Before he was a world famous fashion photographer, Helmut Newton was interned at Tatura as a German-Jewish refugee.
Karl Lagerfeld, in writing of the life of Helmut Newton, describes the years the famous photographer lived in Australia as ‘mysterious and unknown’. Though Lagerfeld wrote this while Newton was still alive, it would seem that collective amnesia regarding Newton’s internment in Australia during the Second World War endures after his death.
The multitude of articles and reviews written over the course of the photographer’s life usually omit any detail of his Australian years, touching on Newton’s early life in Berlin before focussing on his return to Europe at the beginning of his career in fashion photography. Guy Featherstone’s research into Newton’s experiences in Australia is a rare exception.
This silence prompts wonder about how Newton remembered his internment. To what extent did this period influence his photographs, his settings and his self-expression? His various interviews suggest that he was not a man to dwell on the past. Lagerfeld, who met him several times, had the same impression. He described the way in which Newton was not interested in perfecting a style and sought to avoid professional stasis; he moved forward, pushing up against the next boundary. His was ‘a talent that never looks back in time’.
Newton, then Helmut Neustaedter, was interned in Tatura, Victoria, on his arrival in Australia in September 1940. He had been raised by German-Jewish parents in Berlin, and while they were not strict in observing Jewish customs, they frowned upon an early Aryan girlfriend. Helmut did not tell them when he dropped out of school at the age of sixteen to work as an apprentice for the photographer Else Neulander Simon.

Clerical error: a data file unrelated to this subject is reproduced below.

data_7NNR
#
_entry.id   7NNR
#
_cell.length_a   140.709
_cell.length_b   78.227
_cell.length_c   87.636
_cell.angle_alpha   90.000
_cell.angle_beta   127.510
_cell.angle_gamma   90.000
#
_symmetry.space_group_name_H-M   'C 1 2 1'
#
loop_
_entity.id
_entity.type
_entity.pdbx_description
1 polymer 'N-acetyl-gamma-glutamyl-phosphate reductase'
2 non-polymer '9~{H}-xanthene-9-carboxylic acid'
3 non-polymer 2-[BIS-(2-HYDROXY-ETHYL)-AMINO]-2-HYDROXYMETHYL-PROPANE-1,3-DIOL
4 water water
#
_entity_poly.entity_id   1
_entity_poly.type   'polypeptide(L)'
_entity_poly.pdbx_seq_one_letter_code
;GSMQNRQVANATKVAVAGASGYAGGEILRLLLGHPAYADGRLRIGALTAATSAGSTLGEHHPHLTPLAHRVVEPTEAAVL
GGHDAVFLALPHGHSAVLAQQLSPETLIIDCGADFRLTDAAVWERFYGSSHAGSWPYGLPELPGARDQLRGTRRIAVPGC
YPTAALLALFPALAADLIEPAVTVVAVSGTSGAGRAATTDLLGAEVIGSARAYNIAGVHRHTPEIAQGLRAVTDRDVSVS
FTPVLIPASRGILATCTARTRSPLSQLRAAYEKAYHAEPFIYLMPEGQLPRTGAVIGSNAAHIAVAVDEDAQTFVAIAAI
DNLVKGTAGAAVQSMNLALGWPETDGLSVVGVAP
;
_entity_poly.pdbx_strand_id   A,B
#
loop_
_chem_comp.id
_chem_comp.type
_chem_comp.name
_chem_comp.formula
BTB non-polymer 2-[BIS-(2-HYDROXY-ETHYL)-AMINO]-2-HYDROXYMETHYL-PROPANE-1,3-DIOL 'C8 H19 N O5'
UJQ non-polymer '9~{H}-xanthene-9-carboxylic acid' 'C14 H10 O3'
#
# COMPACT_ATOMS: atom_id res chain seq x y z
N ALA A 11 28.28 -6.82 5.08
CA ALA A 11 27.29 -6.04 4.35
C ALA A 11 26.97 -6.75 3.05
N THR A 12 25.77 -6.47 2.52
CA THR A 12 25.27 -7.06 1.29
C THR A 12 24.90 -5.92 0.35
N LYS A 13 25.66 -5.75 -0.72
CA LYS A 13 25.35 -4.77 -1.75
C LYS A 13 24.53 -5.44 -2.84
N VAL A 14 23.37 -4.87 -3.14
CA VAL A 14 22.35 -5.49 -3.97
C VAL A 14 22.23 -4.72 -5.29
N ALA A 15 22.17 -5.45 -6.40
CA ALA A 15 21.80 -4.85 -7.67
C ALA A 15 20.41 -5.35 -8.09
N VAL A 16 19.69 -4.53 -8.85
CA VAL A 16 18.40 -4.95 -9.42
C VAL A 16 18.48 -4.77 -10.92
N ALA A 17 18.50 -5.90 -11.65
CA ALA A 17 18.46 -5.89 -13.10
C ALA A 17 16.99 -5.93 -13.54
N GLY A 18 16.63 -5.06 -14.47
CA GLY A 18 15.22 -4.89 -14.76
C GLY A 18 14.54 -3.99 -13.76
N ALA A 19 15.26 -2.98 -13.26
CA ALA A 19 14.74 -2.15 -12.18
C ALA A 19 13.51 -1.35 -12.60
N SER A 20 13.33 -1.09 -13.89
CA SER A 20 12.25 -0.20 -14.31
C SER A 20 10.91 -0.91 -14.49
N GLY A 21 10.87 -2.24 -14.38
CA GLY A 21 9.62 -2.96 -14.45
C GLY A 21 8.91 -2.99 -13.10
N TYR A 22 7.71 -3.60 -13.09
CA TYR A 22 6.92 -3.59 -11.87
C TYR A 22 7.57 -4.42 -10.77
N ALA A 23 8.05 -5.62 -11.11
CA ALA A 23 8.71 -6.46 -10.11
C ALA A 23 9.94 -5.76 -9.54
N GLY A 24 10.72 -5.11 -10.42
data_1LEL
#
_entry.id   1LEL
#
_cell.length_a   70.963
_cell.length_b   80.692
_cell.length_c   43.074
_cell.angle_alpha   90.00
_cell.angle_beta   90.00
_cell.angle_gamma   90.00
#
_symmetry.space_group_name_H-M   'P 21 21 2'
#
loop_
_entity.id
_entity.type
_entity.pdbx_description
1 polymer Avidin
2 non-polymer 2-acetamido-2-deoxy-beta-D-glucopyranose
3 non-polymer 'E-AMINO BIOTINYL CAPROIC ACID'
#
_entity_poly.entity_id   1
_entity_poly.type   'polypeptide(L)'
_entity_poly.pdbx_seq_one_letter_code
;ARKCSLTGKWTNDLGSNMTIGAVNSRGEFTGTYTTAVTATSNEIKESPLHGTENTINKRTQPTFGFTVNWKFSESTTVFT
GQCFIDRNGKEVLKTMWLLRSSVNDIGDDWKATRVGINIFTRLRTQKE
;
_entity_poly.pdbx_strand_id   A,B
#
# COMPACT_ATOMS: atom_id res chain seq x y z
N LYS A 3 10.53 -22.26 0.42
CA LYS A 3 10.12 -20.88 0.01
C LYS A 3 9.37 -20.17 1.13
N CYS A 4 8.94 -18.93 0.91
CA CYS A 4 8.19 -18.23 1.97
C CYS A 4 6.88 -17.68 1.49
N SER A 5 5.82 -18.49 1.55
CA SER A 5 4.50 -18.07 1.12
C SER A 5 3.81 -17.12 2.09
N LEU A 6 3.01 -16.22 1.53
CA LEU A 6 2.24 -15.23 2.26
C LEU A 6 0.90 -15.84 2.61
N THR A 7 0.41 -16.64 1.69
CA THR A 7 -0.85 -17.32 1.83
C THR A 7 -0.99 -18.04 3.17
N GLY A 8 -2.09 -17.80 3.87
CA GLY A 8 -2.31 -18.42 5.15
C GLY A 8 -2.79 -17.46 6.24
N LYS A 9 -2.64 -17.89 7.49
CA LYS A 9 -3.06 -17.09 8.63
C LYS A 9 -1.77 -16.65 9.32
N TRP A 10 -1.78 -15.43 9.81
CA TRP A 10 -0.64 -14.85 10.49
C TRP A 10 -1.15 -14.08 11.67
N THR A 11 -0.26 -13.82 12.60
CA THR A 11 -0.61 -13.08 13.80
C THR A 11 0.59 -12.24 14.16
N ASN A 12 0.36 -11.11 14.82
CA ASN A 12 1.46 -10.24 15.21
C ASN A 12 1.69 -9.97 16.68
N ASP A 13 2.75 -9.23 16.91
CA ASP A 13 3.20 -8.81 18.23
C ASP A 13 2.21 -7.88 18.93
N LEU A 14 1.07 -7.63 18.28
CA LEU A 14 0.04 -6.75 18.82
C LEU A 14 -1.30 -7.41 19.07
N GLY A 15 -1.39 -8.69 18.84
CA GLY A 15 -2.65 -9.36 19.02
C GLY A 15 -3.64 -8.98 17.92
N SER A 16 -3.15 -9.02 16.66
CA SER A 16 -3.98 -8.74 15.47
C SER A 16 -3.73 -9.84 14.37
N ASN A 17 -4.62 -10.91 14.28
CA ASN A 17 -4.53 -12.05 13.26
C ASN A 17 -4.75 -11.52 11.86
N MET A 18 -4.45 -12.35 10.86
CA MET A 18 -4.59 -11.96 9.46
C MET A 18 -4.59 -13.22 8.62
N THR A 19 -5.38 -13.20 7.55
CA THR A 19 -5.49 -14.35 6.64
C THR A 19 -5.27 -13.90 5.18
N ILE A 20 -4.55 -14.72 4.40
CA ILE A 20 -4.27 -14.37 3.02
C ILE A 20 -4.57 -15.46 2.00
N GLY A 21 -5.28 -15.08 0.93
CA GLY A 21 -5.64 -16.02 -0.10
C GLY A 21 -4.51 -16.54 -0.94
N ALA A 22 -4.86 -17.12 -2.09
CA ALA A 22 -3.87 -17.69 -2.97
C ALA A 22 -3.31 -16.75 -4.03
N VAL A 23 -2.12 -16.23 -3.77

Newton’s budding career was interrupted by the rise of the Nazi Party. His father, a button manufacturer, spent time in a concentration camp before managing to escape to Chile with Newton’s mother. Simon, known to many by her professional pseudonym Yva, was forced to work as a radiographer before the Nazi regime ordered her deportation to Madjanek concentration camp; she was murdered in 1942. Helmut, then eighteen, secured a ticket to Trieste and there boarded a ship for China. As it was, he disembarked in Singapore where he worked as a reporter and photographer. In September 1940, authorities identified him as an ‘enemy alien’ and ordered his deportation to Australia.
The Queen Mary was an ocean liner that the British requisitioned as a troop ship during the Second World War. In 1940, she carried 266 men, women and children to Australia where they were to be interned for the duration of the war. Though the Queen Mary carried out the same duty as the HMT Dunera in transporting ‘enemy aliens’ to Australia, the internees on the Queen Mary were considerably more comfortable. Newton shared the voyage with other escapees from Hitler’s Reich, the Duldig and Baer families among them.
The Queen Mary internees arrived at Tatura in September 1940. Initially, they were placed in Camp 3; married couples, children and single women were separated from the single men. Life dragged on in Tatura. Newton volunteered for latrine duty, an unpleasant job but one that lasted only a few hours each morning and freed the rest of his day. Newton contributed to the intellectual culture at Tatura by teaching photography. The few photographs that capture the lives of internees – generally, cameras were forbidden in internment camps – originate from the Queen Mary camp.
One of Newton’s pupils was Bern Brent, who had been transported on the Dunera at the age of seventeen. Brent recalls that he and Newton met properly when Newton noticed a photograph mounted in Brent’s hut. Newton recognised the unique mounting of the image as the hallmark of none other than Yva, his boss in Berlin. Brent told him that he had received the photograph from Gaby Weyl, a photographer and a colleague of Newton’s at the studio where he had worked as a teenager.
Newton joined the 8th Employment Company in 1942. After three months fruit-picking, he donned a uniform and joined the army. Brent recalls that, one morning, the conversation among the ranks turned to ‘Quislings’, or the governments sympathetic to fascism in wartime Norway. ‘Quislings?’ Newton called out. ‘We are all Quislings!’